Tag Archives: Rob Quinn

Hidden fortress found under Alcatraz

Hidden fortress found under Alcatraz

By Rob Quinn

Published February 27, 2014

Newser
  • Hidden fortress found under Alcatraz

    Three armored railroad cars arrive on a car ferry at the United States Penitentiary on Alcatraz Island, San Francisco in August 1934. (AP Photo/File)

A surprising find under what used to be America’s most notorious prison: Texas A&M researchers using ground-penetrating radar have discovered the remains of an old military fortress long believed to have been completely destroyed, reports the BBC.

The San Francisco Bay island was once the home of Fort Alcatraz, built upon the discovery of gold in the area and transformed into a line of defense during the Civil War.

The fort never fired a shot during the war, though it did house Confederate sympathizers jailed for denouncing the federal government. The radar has revealed old fortifications along with buried magazine buildings and tunnels dating from long before the main prison building was erected in 1915.

“From 1850 to 1907 was the era of Fortress Alcatraz,” explains Texas A&M professor of geology and geophysics Mark Everett. Much of the remaining fortress is inaccessible under prison buildings, but archeologists hope to start excavations soon on what they believe is an important find under the prison’s parade ground.

“It is called a caponier, and it is a large structure that juts out into the bay and provides defensive cover. We have seen it in the old photographs but it has completely disappeared from present view,” says Everett.

He told the Houston Chronicle last month that the National Park Service had asked his team to search for Civil War-era structures at the site, using equipment that scans under the earth in a way “similar to the way people look for oil deposits.” One other find of note: what is believed to be some of the oldest concrete in the US, which was likely imported from Europe.

(Historians are trying to locate another long-lost US fort, but it turns out they may have been looking in the wrong state.)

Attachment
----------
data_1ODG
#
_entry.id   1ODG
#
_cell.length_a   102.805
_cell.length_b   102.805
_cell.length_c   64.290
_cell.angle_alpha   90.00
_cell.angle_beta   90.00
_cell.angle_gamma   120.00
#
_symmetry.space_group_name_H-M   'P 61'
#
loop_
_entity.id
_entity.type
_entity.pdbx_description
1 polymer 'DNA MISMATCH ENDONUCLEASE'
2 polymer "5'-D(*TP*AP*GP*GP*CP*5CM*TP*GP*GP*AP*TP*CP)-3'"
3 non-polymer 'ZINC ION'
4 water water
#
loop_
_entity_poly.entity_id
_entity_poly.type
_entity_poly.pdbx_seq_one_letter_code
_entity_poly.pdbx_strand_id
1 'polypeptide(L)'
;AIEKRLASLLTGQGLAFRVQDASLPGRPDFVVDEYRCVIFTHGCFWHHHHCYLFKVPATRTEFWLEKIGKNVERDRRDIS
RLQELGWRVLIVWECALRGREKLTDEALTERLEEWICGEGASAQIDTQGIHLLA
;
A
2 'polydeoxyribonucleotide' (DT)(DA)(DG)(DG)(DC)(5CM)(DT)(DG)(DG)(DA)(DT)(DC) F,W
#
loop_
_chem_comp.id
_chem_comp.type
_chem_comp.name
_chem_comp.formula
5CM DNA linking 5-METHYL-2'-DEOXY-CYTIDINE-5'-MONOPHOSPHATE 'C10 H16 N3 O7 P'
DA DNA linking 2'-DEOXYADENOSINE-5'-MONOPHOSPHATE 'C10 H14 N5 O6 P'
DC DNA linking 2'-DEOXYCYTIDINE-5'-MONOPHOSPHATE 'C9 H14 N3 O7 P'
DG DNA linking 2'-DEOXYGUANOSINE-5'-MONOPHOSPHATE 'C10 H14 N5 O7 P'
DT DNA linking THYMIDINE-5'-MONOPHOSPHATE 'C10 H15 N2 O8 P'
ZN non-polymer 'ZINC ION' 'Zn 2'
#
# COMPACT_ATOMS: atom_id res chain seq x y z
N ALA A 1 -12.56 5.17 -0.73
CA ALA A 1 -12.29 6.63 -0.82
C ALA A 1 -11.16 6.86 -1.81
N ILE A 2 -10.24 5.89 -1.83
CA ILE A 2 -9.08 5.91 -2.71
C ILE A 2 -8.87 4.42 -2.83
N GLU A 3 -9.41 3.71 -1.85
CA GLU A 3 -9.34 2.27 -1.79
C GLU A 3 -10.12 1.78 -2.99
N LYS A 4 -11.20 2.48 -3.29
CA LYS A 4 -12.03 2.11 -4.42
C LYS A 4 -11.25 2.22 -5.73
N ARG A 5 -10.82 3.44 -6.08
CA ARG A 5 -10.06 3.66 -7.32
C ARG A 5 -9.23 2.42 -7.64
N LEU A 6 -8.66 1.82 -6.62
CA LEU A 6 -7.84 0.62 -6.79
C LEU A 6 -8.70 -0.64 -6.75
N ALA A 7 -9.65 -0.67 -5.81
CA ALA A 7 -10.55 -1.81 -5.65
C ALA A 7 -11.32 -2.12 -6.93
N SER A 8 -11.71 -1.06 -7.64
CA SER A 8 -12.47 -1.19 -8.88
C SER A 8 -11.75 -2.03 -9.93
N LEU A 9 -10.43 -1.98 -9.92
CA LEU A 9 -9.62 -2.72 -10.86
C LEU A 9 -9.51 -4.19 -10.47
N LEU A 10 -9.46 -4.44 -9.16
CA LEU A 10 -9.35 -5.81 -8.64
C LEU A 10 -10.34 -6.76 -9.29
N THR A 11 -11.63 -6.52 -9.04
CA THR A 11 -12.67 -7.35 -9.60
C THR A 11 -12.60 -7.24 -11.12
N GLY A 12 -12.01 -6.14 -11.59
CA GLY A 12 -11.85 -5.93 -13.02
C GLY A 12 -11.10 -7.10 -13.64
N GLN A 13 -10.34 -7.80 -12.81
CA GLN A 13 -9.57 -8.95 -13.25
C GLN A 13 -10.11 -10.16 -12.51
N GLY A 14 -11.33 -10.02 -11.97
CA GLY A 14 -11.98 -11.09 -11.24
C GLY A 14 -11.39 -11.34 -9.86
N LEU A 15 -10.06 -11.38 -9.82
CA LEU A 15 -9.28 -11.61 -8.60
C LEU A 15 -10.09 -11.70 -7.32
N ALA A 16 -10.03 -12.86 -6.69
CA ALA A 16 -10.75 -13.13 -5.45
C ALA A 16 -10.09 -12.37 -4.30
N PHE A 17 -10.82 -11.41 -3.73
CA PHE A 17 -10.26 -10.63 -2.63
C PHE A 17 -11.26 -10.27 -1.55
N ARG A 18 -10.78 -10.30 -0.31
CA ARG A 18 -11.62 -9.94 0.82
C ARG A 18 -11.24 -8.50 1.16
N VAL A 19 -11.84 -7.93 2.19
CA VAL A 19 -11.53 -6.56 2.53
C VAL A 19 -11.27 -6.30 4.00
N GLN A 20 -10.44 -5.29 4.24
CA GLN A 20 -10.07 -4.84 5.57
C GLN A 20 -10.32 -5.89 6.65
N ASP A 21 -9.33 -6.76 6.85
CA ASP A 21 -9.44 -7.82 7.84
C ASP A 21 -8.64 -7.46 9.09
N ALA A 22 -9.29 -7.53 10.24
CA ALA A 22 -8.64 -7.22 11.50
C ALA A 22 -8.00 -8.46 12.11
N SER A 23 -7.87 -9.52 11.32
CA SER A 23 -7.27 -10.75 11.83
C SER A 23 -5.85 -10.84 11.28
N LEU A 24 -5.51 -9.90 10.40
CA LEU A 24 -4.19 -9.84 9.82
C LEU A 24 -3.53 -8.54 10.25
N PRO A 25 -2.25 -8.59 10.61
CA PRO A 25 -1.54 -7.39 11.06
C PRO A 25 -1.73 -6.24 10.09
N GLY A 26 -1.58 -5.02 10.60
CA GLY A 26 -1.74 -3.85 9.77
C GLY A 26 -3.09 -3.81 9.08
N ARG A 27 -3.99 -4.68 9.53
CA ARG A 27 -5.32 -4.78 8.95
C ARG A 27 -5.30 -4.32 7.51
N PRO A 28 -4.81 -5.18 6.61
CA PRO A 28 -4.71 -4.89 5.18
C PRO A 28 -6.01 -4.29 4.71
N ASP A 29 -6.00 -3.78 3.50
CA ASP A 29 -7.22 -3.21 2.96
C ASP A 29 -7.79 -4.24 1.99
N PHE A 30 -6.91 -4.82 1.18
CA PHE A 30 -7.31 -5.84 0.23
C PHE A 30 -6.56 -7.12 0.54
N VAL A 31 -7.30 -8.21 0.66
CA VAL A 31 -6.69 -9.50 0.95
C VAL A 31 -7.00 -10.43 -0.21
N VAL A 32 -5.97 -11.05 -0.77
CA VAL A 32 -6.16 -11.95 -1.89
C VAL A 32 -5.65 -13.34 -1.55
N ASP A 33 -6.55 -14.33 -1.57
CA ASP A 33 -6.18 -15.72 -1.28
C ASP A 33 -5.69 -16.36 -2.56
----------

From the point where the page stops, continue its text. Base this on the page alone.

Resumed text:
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Scientists accidentally kill world’s oldest animal at age 507

Scientists accidentally kill world’s oldest animal at age 507

Rob Quinn, Newser12 p.m. EST November 15, 2013
The oldest animal ever known lived from 1499 until the day researchers cracked its shell open, killing it in the process.

Ming, an ocean quahog from the species Arctica islandica, was initially thought to be a record-setting 402 years old. But the scientists who found it on a seabed near Iceland in 2006 now say further analysis has revealed that it was an incredible 507 years old, reports CBS.

The researchers, who didn’t realize how old Ming was when they first found it, opened the ancient clam up to judge its age by counting growth rings inside its hinge ligaments. That’s because the rings are “better protected” there, scientist Paul Butler tells ScienceNordic, which notes that Ming was named for the Chinese dynasty that ruled when it was born.

But the rings were so close together that scientists ended up having to count the rings on the outside to be accurate, leading CBS to point out that Ming could have lived on, had scientists just started there.

“We got it wrong the first time and maybe we were a bit [hasty] publishing our findings back then. But we are absolutely certain that we’ve got the right age now,” says Butler.

The old, dead, mollusk still has a huge amount to offer science, reports the Herald-Sun. Scientists believe it will provide valuable data on changing sea temperatures over the last half-millennium—and maybe even some clues to longevity.

In other fascinating animal news, the “Asian Unicorn” has been captured on camera.

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